Image: Edward Levin, North America (1921-2008), Earrings, 1950-1954, Museum purchase
Written by Liam Wanner, DOMA Guard
You’re faced with a decision: left or right? To your left there are glass doors with wooden frames. You hear phones ringing and employees typing, these are the offices of DOMA employees, interns and assistants. You decided to take a right into the Decorative Arts. The yellow lights shine against the delicate jewelry in the glass cases.
The 20th century silver and bronze pair of earrings strikes your eye. It almost reminds you of a pendulum, their beauty shining as you sway against the museum’s lights. You are looking at the work of Edward Levin (1921–2008).
Levin, New York City native, first explored his creativity by studying fine arts at Columbia University. After graduating, he continued to explore his education at both Alfred University and the Barnes Foundation.
When faced with sudden odds of being drafted during World War II, Levin was able to refuse by requesting conscientious objector status. According to the Selective Service System, this status is achieved when someone successfully defends their moral or religious beliefs in order to avoid entering the military.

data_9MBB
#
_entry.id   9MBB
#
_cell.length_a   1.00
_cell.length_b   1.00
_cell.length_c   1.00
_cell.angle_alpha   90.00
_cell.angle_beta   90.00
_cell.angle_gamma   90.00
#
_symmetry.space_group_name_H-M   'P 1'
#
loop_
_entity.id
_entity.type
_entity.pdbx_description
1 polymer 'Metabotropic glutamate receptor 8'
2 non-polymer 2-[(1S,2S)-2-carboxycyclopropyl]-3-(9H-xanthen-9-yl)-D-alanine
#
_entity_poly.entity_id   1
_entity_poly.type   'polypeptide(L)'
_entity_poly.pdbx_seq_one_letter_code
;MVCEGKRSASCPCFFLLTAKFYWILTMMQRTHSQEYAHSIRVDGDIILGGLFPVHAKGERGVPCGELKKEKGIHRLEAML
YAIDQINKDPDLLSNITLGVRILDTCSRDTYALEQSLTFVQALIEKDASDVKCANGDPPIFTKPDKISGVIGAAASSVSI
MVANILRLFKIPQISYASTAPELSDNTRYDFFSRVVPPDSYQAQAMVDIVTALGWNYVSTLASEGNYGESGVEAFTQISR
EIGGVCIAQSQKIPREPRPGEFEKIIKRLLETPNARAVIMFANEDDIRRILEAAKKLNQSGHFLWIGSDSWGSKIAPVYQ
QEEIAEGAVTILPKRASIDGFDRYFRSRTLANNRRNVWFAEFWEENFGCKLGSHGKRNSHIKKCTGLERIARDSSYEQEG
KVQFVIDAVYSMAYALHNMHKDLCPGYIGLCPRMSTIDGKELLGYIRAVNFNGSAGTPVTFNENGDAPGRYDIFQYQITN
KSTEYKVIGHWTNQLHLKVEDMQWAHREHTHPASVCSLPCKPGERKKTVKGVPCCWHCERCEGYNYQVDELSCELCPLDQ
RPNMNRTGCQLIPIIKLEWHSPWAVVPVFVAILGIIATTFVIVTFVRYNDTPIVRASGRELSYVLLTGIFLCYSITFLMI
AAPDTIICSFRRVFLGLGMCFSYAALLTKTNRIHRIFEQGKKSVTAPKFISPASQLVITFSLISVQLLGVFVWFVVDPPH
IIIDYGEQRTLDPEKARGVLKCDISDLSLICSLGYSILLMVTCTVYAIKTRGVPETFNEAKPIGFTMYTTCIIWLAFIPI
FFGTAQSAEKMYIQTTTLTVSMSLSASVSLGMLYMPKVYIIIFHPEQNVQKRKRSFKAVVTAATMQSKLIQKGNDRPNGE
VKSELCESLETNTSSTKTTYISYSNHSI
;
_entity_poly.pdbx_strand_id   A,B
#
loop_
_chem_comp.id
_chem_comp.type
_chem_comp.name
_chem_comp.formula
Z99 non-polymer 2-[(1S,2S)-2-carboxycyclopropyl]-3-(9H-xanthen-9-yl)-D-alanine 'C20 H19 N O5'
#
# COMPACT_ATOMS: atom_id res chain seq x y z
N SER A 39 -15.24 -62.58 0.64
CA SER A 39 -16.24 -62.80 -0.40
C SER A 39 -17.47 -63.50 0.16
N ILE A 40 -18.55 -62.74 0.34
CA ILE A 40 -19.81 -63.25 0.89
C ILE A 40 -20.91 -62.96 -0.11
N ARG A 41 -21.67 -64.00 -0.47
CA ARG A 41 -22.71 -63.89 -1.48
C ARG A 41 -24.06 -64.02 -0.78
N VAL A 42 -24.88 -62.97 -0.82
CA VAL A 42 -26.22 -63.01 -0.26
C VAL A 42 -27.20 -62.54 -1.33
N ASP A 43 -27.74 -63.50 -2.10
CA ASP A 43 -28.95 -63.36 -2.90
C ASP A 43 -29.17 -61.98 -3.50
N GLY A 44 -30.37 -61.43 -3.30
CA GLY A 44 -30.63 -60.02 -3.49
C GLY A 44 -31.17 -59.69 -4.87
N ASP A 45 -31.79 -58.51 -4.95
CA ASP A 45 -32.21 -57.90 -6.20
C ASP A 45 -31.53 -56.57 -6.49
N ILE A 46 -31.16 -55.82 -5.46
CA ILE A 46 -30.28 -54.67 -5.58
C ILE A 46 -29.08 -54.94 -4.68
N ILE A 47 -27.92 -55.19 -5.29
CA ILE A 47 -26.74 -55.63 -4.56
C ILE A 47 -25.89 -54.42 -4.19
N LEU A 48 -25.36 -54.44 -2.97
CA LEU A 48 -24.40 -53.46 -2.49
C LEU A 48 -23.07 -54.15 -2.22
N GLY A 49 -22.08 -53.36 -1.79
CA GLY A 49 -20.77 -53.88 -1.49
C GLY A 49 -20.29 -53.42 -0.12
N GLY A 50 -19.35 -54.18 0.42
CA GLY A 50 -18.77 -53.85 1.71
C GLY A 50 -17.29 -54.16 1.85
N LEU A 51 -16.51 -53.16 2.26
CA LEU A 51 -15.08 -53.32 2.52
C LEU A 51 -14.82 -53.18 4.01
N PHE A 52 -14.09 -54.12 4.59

Filled with determination to follow his passion, he instead worked as an apprentice for a Florentine master jeweler in Buenos Aires, Argentina.
Levin and his first wife, Ruth Perlmutter, created jewelry together on the stove top of their New York City apartment. Coined Ed Levin jewelry, he grew his clientele by traveling through New England to sell their pieces to university students.
Levin had a vast skillset. Although he was primarily recognized for his jewelry-making skills, he also dabbled in other realms of creativity. Not only did he invent new machines and techniques in the world of jewelry-making, he was also a painter, sculptor and ceramicist.
There is a unique sense of novelty in Levin’s work due to the simplistic and rounded features. Most of his pieces fall into the category of contemporary and modernist art; they are carefully crafted using a variety of metals such as bronze and sterling silver.
Ed Levin Jewelry is one of the longest-running major handmade jewelry companies in the industry. Even the oldest pieces from Levin’s line can be deemed timeless due to the effortless flow and rhythm exhibited by their composition.
As always, thank you for reading the DOMA insider and make sure to visit the museum soon! DOMA is free and open to the public; we are open Tuesday – Friday 9:00 a.m. – 4:30 p.m., and Saturday from 1:30 p.m. – 4:30 p.m. Check out our website at bsu.edu/doma.